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Free Auto Insurance Promotion is Legal, State Regulators Say

Regulators in Washington and Oregon say they have received complaints from independent agents about a controversial sales promotion that equips General Motors vehicles with a new standard feature: A year’s worth of free coverage.

“It’s not a groundswell, but folks are clearly concerned about it,” Rich Roesler, a spokesman for the Washington State Office of the Insurance Commissioner, said in a telephone interview Wednesday.

Officials in both states said they have analyzed the terms of the promotion—under which Pacific Northwest residents who buy a new GM through Sept. 6 are automatically covered by an annual MetLife Auto & Home policy—and found everything to be completely legal.

Under the trial offer, consumers can buy a GM truck, car or crossover and be covered before they drive off the lot. There are no agents involved in the process, and buyers are advised to contact MetLife with any policy questions.

Officials with GM and MetLife say the free policies are a good deal for car buyers, who do not have to seek out car insurance recommendations or spend time looking for policies.

But the offer has been by criticized independent agents’ associations, which say that it provides consumers with inadequate policy advice and removes their members from the buying process.

The groups have raised numerous questions about the offer, including how no-cost coverage would affect people who have existing “umbrella” policies from other providers that cover multiple cars and their homes.

Cece Newell, a property and casualty technician with Oregon’s insurance division, said she has gotten a half-dozen calls from individual agents and last week responded in writing to a series of detailed questions submitted by the Independent Insurance Agents and Brokers of Oregon.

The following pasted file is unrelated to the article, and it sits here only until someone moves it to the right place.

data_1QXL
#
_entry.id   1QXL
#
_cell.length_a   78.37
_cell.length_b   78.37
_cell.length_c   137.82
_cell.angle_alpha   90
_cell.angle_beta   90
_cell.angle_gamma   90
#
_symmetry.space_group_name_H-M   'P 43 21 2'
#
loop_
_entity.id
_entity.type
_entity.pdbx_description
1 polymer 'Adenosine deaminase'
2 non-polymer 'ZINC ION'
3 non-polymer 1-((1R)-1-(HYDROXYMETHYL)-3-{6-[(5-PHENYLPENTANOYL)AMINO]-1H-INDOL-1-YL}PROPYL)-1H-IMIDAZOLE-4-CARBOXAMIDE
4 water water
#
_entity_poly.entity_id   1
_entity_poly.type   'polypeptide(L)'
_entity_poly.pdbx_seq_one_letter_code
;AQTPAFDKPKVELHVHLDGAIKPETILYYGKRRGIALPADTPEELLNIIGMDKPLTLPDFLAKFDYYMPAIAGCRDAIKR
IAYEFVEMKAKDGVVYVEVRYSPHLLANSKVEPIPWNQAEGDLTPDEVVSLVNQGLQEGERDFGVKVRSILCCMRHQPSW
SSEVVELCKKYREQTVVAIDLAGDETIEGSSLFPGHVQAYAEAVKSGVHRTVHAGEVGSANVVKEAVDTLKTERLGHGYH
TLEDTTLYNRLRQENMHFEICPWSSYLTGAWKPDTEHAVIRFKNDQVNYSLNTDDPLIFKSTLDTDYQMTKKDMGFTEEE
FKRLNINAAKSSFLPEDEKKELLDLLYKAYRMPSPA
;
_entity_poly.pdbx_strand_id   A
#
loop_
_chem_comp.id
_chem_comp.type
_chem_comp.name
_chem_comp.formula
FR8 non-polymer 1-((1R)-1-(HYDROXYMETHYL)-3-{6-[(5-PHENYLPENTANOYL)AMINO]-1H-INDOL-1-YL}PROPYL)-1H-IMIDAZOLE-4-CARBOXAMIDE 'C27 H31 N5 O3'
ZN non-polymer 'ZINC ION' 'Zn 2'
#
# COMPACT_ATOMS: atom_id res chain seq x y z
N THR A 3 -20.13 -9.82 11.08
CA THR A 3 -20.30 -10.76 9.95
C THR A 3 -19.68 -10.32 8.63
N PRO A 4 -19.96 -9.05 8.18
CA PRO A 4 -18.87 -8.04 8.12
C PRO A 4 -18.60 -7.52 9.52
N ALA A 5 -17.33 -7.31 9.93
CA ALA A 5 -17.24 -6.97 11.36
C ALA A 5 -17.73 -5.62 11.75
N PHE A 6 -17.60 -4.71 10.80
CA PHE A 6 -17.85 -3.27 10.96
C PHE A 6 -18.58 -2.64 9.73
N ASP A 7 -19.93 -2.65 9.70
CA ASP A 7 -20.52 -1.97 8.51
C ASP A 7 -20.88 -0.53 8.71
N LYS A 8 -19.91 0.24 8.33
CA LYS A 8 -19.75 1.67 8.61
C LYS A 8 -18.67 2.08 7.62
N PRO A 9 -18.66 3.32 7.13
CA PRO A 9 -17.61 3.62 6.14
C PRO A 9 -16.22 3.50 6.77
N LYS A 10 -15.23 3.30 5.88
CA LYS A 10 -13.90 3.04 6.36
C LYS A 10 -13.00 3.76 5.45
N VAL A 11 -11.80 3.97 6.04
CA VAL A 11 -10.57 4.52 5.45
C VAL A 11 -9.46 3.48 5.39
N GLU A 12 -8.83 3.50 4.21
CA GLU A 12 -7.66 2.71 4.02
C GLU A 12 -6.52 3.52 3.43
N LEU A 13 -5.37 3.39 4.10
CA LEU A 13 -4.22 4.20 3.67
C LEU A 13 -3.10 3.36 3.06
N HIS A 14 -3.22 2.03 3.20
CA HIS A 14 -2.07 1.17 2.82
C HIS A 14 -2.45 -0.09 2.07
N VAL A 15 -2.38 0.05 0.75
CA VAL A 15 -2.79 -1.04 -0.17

Newell said she understands the concerns about the GM/MetLife incentive.

“If you think like an insurance agent, this steps out of the norm and it’s very hard to see how it could possibly be OK,” she said in a phone interview.

Roesler estimated that his office has fielded complaints from as many as 20 agents about the sales promotion. He said the deal will be discussed at the fall meeting of an advisory committee that includes coverage providers, he said.

One contentious part of the offer has been the absence of the use of standard underwriting criteria, such as driving record, age and gender. MetLife officials have said that they are not reviewing that information prior to issuing policies.

But Roesler said those criteria are being taken into account in Washington, and GM will have to pay the difference in premiums for any drivers with spotty records.

“If the buyer is a poor risk, then GM will pay more for that coverage,” he said.

For policies issued to Oregon residents through the program, the average annual premium is set to be $1,178, according to the rate filing MetLife submitted to regulators.

 

 

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